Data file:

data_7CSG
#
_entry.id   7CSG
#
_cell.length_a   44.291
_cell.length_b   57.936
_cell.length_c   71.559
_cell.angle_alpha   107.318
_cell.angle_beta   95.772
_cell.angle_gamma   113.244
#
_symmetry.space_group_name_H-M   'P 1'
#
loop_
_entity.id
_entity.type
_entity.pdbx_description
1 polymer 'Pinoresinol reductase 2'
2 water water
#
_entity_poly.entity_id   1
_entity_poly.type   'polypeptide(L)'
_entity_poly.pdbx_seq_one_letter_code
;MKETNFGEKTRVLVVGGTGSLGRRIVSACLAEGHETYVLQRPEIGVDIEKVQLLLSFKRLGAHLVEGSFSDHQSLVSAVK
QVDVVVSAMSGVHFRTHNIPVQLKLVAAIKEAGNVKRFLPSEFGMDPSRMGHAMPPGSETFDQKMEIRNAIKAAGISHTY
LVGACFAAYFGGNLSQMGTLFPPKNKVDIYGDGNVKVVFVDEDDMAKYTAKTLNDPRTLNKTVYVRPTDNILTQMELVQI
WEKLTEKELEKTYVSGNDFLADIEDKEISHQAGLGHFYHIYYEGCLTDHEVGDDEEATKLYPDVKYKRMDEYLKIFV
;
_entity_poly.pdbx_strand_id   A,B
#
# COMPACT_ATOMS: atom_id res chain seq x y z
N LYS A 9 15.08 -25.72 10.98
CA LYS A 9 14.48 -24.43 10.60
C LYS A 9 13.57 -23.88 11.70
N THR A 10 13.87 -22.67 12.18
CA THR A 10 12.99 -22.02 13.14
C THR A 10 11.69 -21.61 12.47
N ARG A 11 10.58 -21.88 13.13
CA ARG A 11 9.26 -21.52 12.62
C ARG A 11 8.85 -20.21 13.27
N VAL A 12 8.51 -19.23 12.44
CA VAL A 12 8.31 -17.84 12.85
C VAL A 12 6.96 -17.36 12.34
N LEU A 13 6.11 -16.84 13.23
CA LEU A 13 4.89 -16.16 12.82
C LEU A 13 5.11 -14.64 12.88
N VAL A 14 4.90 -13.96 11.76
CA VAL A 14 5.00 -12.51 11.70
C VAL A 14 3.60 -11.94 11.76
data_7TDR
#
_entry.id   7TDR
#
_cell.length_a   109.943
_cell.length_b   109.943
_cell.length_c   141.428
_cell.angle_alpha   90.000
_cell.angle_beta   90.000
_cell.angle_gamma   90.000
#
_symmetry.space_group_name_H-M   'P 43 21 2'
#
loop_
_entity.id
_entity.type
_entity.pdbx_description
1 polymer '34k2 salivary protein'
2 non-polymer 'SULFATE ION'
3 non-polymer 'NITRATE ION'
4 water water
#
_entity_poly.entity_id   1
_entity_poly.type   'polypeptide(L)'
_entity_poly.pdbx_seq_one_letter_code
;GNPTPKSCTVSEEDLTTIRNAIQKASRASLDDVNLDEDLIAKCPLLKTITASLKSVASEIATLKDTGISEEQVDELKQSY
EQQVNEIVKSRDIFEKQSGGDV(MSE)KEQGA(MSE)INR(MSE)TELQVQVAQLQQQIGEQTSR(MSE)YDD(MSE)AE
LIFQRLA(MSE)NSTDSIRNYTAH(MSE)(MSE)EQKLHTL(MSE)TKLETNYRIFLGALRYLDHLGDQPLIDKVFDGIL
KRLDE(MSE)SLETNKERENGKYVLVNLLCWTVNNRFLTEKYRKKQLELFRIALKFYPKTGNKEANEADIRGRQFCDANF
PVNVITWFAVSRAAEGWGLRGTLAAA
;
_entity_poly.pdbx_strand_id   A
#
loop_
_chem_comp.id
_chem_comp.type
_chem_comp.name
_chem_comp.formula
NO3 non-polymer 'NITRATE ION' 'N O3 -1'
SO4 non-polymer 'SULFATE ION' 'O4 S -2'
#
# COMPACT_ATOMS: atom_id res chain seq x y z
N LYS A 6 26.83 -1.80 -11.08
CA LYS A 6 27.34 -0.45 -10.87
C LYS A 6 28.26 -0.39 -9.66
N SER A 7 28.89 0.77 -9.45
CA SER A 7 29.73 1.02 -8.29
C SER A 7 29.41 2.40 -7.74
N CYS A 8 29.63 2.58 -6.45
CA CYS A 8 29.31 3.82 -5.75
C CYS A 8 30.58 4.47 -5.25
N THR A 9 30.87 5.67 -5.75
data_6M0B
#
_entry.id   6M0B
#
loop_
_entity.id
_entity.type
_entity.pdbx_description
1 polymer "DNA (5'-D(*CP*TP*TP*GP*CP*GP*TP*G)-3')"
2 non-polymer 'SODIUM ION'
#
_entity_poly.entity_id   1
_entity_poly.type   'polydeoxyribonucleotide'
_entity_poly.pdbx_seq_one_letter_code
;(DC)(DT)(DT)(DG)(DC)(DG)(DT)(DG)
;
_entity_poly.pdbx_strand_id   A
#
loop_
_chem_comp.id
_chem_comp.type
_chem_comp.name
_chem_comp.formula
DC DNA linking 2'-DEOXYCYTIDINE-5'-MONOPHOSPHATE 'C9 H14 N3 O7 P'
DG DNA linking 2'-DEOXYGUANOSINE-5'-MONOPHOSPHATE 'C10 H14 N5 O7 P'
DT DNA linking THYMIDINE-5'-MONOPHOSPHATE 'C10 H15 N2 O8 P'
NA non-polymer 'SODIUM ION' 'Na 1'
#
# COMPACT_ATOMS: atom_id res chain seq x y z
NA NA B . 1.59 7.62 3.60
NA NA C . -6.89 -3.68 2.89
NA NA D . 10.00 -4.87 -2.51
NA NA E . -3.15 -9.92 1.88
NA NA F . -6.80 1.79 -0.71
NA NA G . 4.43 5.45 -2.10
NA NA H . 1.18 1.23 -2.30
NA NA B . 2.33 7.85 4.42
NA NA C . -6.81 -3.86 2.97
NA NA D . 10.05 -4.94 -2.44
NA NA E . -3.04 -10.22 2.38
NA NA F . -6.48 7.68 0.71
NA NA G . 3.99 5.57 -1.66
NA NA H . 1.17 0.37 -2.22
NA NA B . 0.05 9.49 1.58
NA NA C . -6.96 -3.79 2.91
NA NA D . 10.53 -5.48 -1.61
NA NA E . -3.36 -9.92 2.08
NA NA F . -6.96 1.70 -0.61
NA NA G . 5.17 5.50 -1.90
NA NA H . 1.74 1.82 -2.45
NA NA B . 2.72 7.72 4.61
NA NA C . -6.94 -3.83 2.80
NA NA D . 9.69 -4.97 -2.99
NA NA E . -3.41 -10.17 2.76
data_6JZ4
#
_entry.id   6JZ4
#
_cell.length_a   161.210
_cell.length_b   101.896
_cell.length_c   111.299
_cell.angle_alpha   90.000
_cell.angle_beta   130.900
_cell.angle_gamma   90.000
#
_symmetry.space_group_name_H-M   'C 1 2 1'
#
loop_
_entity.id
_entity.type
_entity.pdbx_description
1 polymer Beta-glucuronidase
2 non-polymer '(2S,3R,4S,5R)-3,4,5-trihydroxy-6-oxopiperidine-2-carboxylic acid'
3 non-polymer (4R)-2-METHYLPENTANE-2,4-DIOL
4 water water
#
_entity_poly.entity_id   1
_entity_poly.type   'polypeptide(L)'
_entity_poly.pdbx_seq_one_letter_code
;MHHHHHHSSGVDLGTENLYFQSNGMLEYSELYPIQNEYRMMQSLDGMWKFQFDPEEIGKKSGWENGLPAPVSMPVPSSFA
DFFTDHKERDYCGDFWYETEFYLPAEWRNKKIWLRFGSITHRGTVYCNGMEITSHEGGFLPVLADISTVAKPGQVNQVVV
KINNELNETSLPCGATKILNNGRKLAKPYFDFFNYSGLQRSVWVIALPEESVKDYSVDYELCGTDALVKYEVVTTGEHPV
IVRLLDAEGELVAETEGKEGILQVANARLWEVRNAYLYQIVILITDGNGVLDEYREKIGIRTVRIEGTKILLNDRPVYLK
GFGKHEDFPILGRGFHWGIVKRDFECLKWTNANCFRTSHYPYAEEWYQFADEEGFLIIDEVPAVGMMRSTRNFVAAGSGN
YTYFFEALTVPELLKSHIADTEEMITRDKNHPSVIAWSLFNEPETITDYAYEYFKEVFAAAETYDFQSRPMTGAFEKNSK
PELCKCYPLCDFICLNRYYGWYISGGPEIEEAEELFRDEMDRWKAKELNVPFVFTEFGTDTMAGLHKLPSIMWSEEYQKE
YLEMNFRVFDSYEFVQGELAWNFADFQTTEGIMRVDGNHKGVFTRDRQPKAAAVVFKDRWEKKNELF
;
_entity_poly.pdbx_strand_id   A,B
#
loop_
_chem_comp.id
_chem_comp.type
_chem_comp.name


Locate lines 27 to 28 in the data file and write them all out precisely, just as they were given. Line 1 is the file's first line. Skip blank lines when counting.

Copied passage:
WEKLTEKELEKTYVSGNDFLADIEDKEISHQAGLGHFYHIYYEGCLTDHEVGDDEEATKLYPDVKYKRMDEYLKIFV
;